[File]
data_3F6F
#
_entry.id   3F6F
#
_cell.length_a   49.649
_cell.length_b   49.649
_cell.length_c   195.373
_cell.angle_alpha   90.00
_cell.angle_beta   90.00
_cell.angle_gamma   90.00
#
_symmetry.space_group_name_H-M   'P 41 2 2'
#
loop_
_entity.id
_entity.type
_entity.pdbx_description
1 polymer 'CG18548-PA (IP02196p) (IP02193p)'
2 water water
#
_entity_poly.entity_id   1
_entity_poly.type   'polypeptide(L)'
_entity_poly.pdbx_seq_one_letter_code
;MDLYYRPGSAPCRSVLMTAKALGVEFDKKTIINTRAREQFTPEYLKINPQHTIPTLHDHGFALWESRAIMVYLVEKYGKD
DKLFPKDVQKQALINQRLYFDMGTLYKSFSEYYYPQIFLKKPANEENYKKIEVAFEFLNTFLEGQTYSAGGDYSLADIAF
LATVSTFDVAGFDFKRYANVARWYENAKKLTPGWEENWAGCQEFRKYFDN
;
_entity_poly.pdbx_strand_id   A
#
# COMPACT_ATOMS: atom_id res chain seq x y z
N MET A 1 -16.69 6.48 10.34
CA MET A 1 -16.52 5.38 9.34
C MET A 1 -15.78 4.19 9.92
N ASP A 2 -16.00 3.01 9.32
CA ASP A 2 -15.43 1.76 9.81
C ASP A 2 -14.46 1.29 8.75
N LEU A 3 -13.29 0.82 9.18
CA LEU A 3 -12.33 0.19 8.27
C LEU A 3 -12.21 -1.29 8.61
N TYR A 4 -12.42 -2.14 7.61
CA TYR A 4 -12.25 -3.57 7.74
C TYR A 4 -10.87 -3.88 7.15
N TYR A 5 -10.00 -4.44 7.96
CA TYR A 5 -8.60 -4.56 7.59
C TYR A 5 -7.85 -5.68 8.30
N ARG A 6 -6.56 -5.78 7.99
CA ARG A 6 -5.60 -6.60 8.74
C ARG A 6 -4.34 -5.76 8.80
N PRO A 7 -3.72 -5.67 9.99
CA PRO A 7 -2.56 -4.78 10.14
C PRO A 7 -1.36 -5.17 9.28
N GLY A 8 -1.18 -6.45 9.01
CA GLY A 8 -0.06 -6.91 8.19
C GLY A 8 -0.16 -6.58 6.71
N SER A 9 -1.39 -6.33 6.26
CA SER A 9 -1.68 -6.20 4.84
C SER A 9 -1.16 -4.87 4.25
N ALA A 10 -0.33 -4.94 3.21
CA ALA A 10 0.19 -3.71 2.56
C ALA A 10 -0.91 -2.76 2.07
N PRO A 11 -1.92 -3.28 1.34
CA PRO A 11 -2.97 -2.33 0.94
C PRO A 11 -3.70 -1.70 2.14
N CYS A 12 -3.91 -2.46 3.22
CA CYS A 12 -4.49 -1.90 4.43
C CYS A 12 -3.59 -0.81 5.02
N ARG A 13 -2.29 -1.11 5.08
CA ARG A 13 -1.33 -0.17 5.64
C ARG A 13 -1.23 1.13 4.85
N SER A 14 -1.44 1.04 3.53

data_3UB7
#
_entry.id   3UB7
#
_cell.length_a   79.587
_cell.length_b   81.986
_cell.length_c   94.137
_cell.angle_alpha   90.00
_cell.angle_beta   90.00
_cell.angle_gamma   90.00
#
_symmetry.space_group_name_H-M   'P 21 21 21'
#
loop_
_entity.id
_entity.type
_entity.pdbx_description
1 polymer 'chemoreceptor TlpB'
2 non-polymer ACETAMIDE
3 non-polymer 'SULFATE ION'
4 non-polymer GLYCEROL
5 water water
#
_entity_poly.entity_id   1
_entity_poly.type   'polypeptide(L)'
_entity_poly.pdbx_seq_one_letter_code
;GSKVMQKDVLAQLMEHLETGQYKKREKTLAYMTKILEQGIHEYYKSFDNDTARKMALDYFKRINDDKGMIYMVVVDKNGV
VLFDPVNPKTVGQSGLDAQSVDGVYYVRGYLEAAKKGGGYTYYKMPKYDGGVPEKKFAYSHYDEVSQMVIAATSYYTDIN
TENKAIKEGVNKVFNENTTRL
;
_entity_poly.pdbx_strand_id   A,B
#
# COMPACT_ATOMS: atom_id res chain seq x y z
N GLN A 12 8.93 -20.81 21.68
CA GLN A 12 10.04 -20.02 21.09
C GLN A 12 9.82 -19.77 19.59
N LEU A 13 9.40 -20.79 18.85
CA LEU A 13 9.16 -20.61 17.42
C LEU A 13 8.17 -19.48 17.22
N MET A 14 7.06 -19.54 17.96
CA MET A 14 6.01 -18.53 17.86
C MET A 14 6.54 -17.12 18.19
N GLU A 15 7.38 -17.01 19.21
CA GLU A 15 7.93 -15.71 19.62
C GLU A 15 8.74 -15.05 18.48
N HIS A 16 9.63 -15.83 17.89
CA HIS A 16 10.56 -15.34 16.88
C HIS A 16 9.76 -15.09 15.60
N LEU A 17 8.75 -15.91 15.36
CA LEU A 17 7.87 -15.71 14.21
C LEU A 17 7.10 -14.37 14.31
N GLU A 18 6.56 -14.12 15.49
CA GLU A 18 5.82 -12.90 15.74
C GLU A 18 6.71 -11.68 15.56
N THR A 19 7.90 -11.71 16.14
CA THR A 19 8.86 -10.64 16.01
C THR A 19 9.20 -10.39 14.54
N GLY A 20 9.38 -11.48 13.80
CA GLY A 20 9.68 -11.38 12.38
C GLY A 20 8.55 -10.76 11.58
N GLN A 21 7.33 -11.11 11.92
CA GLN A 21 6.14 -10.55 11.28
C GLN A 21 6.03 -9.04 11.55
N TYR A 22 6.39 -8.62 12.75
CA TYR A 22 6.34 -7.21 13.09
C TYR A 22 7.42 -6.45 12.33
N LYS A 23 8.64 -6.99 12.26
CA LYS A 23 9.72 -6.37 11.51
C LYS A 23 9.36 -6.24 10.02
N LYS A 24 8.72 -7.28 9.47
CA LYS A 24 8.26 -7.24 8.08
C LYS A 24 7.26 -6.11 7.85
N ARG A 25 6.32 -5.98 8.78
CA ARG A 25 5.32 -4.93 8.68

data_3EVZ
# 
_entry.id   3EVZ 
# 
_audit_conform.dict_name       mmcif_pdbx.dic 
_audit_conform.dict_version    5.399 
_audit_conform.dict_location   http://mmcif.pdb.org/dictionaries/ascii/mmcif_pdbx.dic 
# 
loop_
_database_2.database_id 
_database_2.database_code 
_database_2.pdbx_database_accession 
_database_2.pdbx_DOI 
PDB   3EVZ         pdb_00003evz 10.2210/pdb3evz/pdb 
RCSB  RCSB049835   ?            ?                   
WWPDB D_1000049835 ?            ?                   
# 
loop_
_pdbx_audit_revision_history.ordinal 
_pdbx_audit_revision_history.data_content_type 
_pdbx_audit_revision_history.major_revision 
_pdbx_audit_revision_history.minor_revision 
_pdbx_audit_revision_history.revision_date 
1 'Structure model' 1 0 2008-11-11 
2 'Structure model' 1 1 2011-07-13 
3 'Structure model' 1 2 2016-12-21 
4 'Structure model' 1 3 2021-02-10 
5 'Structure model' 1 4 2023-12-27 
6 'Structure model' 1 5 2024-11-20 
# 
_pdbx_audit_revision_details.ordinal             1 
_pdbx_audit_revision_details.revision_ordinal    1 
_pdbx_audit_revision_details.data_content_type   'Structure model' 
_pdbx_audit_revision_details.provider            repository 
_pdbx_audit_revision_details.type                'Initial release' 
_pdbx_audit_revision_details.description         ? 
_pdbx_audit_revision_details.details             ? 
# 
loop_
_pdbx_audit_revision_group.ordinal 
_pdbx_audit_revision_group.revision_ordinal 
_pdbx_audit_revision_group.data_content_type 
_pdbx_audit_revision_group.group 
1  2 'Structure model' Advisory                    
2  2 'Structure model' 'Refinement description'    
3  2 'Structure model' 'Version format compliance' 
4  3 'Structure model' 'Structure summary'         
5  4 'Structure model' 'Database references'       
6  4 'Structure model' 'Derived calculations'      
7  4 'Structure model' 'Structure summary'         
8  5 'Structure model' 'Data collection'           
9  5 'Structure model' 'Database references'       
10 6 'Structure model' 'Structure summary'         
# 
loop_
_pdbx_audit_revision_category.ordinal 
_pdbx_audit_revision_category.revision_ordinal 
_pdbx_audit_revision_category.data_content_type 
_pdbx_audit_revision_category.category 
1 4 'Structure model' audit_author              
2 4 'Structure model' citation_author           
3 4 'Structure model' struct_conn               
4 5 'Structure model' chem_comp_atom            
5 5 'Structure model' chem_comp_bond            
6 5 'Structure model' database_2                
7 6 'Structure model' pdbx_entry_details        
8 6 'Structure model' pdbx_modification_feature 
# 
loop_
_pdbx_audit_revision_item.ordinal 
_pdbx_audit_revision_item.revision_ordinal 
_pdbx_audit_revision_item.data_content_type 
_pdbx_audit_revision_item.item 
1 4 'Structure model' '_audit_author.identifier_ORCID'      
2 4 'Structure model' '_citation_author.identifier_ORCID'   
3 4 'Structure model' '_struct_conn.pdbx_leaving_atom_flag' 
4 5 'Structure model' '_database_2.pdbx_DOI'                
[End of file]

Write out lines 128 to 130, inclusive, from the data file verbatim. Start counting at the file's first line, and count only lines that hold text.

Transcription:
N GLY A 20 9.38 -11.48 13.80
CA GLY A 20 9.68 -11.38 12.38
C GLY A 20 8.55 -10.76 11.58